Anyway, even though Sweeny is disappointed that does not get his revenge – yet – Ms Lovett on the other hand, is having tremendous success with her ‘new found ingredient’. In fact, she is so happy about this, that he starts to daydream about a relationship between her and Sweeny, whilst he is carving away at anybody who comes his way, CHOMP!

Nevertheless, over time, the proverbial penny drops, when Ms Lovett’s new squire, Toby (Ed Sanders) becomes suspicious of Sweeny’s strange behaviour, just as Anthony finds out that something strange is going on back at the Judges place. Therefore, what then transpires is a rather lyrical affair indeed – as traps are sprung – bodies are flung – revenge is done – and songs will be sung.

Now is anybody up for a McDonalds?

When I was a kid, there used to be a program on the television called ‘The Sweeny’. It was one of those cop shows, where two gruff detectives drove around in a soaped up Ford Capri, and shouted a lot at people for no apparent reason. So when suddenly, out of the blue, a television dramatisation popped up – one called ‘Sweeny Todd’ – I just presumed that it was more of the same.

Boy – was I wrong.

Now this television dramatisation really stuck me for a six I can tell you. The sight of this sick looking Victorian chap, whom just went around singing to himself whilst chopping people up, before his b*tch made the carcasses into ‘meat pies’ - well - it made me want to shave my cat.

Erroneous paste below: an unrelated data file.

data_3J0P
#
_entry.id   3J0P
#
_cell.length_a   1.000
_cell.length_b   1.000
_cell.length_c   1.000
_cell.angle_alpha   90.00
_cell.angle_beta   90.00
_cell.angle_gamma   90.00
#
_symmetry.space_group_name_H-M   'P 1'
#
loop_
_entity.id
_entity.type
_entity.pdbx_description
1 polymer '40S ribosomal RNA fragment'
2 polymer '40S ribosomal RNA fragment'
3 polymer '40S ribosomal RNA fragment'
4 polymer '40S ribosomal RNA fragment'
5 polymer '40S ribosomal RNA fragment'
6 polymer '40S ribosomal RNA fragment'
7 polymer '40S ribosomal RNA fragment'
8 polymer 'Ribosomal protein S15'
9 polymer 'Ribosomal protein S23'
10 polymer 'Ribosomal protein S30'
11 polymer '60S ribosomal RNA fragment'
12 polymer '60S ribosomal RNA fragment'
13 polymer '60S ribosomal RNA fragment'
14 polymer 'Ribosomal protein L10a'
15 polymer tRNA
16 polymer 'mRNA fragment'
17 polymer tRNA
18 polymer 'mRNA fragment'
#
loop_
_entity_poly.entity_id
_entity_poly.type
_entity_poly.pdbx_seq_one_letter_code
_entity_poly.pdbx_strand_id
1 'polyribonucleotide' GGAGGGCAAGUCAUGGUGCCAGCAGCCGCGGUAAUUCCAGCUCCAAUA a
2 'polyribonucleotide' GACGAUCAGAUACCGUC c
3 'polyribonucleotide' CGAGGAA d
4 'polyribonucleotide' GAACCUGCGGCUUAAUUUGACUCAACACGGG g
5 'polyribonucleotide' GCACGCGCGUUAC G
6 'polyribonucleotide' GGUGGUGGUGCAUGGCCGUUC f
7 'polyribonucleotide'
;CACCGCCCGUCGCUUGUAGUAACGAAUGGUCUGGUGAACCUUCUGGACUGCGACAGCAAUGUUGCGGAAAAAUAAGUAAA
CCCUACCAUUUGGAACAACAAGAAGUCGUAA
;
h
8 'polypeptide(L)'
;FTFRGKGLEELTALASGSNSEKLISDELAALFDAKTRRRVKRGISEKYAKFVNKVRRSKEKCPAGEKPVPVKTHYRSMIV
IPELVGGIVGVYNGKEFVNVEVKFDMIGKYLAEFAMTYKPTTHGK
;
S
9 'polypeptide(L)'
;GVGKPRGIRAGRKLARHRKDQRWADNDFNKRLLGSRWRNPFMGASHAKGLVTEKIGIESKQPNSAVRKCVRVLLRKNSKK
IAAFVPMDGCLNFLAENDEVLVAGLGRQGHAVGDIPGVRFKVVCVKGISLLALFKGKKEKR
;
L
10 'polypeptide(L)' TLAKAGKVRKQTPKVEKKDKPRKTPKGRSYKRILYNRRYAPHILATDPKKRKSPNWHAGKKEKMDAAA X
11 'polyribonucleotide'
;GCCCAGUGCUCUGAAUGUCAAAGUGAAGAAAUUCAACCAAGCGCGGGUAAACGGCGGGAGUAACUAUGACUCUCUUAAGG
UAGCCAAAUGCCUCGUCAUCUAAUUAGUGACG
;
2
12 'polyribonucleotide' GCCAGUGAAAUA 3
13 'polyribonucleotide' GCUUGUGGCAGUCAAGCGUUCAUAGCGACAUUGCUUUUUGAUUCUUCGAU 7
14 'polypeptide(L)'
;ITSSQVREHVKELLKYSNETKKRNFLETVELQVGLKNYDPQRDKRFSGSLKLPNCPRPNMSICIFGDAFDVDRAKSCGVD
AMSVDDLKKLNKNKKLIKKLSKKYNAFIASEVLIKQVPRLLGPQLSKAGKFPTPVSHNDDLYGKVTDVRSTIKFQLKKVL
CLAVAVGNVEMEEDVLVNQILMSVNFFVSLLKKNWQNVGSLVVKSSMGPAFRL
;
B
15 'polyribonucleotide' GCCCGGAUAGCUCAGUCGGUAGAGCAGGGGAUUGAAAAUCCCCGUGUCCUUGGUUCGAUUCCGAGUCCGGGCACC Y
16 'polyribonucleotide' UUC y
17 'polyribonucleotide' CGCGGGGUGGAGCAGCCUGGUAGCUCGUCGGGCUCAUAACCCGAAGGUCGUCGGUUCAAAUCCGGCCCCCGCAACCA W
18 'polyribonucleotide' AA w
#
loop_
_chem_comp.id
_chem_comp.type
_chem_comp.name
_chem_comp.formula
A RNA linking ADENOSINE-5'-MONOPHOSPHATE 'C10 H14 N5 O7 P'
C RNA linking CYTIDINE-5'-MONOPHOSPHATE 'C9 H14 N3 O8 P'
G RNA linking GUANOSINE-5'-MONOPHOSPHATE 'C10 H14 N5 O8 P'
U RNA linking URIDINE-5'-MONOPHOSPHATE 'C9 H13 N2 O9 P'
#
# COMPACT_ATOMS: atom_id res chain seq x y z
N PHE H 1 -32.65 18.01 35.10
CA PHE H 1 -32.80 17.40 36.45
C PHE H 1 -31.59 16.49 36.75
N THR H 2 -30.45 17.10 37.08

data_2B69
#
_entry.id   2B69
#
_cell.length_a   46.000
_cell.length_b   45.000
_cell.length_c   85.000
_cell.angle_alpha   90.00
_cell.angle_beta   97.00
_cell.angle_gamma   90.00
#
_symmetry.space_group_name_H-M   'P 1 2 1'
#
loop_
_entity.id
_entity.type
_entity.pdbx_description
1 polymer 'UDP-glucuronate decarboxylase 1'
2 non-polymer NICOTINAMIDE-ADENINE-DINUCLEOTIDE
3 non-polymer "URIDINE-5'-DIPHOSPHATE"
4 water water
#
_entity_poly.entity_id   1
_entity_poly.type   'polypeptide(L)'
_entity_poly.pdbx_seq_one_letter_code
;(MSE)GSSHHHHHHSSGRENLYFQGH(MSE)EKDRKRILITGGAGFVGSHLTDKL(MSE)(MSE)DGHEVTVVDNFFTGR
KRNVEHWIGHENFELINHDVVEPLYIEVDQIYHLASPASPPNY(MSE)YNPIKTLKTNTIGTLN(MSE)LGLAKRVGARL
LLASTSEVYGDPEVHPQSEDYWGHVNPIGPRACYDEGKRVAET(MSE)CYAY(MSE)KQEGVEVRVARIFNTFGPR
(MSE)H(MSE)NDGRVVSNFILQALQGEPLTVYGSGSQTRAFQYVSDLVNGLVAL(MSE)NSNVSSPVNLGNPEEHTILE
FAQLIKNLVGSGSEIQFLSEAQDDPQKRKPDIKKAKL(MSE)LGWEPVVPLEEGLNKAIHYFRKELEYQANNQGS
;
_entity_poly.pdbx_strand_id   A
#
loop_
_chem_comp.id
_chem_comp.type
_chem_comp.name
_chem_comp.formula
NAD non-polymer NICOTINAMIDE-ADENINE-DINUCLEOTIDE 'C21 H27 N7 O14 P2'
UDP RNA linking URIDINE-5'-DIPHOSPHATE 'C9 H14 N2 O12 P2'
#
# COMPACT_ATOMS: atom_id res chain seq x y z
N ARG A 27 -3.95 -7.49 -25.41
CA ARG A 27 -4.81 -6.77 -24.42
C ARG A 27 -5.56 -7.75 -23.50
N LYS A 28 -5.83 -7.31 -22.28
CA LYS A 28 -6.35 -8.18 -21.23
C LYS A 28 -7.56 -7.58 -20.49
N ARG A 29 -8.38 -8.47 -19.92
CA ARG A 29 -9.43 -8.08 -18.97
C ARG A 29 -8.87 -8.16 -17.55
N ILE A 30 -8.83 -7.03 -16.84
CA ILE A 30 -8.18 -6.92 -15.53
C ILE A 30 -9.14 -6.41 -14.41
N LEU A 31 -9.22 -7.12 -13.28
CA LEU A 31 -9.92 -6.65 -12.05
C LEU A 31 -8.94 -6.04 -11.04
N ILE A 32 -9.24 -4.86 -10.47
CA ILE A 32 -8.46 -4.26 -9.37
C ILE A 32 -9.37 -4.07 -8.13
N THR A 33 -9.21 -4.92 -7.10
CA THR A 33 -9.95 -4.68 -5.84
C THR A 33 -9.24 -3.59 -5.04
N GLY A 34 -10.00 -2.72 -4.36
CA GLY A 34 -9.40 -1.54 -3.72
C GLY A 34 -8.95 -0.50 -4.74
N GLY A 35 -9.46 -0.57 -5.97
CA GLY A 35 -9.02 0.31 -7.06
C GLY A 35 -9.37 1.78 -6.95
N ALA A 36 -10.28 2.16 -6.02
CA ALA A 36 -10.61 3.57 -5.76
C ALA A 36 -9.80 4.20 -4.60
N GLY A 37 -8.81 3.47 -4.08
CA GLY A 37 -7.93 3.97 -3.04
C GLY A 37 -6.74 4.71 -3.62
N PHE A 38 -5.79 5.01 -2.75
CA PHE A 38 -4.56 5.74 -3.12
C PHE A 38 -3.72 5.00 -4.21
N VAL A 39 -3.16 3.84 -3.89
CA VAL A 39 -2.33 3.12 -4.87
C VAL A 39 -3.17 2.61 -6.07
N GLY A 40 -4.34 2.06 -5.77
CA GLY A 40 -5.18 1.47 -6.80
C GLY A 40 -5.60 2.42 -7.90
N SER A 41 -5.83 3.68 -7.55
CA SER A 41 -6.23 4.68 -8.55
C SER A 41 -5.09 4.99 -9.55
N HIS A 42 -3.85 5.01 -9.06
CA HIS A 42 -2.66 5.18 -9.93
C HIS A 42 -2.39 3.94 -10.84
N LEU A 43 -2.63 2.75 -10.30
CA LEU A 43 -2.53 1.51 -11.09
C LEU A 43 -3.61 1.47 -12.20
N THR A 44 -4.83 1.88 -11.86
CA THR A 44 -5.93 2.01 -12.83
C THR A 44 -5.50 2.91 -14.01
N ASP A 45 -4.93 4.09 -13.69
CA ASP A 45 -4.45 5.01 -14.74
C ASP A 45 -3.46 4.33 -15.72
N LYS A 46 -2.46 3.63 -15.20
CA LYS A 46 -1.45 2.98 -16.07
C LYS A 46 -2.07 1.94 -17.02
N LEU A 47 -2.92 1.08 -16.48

Strange that, huh?

Thankfully, though, this is all behind me now – that is until I watched this film ‘Sweeny Todd: The Demon Barber of Fleet Street’.

Johnny and Helena in Sweeney Todd

You see, I am somewhat conflicted with this film. As on the one hand, I like stylish films, I like the Victorian era, I like gothic murder mysteries, I like Johnny Depp, and I like Helena, Alan, Sasha, and Timmy too. Whilst on the other hand, I hate bloody musicals. Well, I just find it annoying when the story is waylaid because of some git breaking into song at a drop of a hat. I mean, what if that same git takes a sh*t?  Will he break out into a rendition of ‘Oh When the Saints Come Marching In’? No – I don’t thinks so. Still, that is was is at the heart of this film, huh? Moreover, I suppose I should judge it on what it should be, rather than what I would have liked it to be.